The time of retirement is one of those mobility triggers, as retirement is not necessarily spent in the same place as when one was in the work force. That means leaving a place of known community and probably established support. The choice of new location therefore is important as it needs to be somewhere that also offers support and the sort of links that might be required. Some people might think of moving to where the kids are, but given the mobility that I mentioned earlier, there is no guarantee that the kids will stay put. Following them can be a bad bet and not terribly practical. A sea change can seem attractive when making these sorts of decisions.

It’s not all about retirement of course. Some people make the move to the coast at other times of life. They may live at the coast, but work elsewhere. There are those who work FIFO (fly in fly out) or DIDO (drive in drive out) and those who telecommute. Some even manage to get employment in the new location. The smaller size of the coastal communities is attractive – also age-friendly communities. It’s not uncommon for some people, in or around the 40s, to buy a second home on the coast. It is either used as an investment or as a holiday home in the short term, but long term there is the intention to use it as a retirement home.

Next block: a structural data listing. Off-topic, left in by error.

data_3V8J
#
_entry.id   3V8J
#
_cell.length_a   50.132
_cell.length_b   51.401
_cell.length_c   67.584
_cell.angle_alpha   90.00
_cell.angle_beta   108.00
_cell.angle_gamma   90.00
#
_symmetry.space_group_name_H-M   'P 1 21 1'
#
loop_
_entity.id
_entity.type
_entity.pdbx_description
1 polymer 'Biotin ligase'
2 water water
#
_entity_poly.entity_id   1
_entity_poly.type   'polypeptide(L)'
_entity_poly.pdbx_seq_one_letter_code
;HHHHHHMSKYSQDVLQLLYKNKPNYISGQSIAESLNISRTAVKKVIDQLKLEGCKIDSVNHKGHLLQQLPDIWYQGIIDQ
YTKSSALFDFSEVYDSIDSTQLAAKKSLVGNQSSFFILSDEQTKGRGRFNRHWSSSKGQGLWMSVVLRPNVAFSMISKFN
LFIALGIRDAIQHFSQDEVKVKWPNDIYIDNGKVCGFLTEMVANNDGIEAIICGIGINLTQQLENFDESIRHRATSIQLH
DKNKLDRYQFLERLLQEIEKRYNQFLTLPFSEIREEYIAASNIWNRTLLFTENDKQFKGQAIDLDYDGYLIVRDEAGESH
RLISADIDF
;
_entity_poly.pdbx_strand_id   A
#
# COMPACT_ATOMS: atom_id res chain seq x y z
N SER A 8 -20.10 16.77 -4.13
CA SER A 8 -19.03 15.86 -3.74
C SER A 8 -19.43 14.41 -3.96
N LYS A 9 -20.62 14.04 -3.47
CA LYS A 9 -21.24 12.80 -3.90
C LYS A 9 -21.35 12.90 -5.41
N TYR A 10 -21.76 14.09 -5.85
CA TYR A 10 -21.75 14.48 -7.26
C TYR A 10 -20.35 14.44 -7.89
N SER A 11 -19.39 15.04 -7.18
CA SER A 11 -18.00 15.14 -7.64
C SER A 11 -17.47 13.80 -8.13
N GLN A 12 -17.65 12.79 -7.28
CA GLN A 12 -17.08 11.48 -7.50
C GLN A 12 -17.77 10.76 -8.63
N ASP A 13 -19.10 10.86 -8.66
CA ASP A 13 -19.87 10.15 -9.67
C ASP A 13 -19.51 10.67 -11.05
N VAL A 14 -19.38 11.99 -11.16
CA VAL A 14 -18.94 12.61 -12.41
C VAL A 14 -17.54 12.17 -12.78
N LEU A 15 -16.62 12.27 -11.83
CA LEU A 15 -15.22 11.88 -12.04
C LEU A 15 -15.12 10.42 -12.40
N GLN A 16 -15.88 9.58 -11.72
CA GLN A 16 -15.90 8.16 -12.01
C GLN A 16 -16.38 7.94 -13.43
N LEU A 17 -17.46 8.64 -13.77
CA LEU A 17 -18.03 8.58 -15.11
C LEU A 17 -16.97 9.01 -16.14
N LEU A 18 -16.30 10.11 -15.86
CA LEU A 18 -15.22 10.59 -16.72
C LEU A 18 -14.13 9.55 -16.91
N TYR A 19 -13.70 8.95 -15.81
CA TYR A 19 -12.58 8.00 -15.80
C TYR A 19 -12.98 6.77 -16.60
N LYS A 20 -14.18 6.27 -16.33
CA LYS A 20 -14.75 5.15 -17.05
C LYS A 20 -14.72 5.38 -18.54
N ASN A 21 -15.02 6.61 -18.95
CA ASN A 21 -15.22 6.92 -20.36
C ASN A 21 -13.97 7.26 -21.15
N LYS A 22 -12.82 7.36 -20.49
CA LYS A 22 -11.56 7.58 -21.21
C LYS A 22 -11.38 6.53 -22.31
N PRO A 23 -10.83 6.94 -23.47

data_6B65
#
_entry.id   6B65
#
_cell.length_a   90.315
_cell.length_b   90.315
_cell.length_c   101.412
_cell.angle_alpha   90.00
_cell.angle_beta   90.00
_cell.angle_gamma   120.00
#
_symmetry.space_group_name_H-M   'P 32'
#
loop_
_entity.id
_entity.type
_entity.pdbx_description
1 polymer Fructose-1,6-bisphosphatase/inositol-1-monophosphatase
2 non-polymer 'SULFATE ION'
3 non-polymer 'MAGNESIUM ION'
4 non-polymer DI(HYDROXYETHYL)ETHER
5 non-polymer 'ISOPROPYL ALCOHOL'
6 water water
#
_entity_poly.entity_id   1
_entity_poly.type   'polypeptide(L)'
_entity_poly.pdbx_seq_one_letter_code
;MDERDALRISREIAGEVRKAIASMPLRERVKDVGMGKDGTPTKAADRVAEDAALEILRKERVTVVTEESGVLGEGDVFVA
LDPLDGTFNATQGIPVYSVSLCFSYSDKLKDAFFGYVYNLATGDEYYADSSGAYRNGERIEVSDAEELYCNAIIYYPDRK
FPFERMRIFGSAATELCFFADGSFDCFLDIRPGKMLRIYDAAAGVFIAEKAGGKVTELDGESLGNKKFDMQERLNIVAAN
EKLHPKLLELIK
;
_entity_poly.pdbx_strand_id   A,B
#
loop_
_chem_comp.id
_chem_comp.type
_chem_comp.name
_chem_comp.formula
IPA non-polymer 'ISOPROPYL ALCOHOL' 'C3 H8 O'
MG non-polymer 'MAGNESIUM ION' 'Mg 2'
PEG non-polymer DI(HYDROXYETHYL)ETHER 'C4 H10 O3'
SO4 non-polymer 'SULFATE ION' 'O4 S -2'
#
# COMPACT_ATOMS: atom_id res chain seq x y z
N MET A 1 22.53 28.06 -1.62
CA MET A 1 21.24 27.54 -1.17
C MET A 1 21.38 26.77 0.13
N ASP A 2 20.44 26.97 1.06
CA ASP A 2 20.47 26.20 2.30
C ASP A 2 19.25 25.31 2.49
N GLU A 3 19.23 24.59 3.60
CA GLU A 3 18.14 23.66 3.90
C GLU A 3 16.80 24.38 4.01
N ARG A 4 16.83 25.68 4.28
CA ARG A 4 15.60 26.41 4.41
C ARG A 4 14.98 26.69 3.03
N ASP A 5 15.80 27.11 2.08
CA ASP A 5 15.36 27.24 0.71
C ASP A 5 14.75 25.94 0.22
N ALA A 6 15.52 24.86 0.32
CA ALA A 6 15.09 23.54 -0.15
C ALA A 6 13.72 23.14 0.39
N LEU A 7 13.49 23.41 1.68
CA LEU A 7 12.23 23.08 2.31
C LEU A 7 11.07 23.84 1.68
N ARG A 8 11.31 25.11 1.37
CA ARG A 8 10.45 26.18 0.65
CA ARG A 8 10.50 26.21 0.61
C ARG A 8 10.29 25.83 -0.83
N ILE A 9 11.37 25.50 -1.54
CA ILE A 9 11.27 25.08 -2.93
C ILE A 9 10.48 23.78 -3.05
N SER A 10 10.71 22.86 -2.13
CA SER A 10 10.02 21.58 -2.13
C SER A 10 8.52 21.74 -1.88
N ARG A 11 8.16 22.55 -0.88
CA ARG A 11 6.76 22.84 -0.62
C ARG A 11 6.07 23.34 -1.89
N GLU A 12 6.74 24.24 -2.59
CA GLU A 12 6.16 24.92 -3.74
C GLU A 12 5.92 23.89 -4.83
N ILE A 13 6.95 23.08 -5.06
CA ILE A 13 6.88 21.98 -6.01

Demographers predict that Australia has another fifty years of being skewed towards an ageing population. It is further anticipated that the draw to the coast will be significant over this period. It wont be an end-of-life movement but part of a cycle of migration. There may then be a return to the city in later years when greater support is required, particularly of a medical nature.

Older people today enter retirement with significant lifestyle aspirations. Even though they may percolate towards the coast, good transport options between there and the city are important. Also other community facilities such as the medical support previously mentioned, sporting, gyms, entertainment (coffee!!!) educational facilities, and libraries etc.

Coastal markets are lifestyle markets. As such they have always been popular through currently they are going through a weak spot. This follows the softening of real estate prices in most states. Inland prices tend to be a bit cheaper and so some people opt for the tree change instead and regional centres are currently undergoing a resurgence.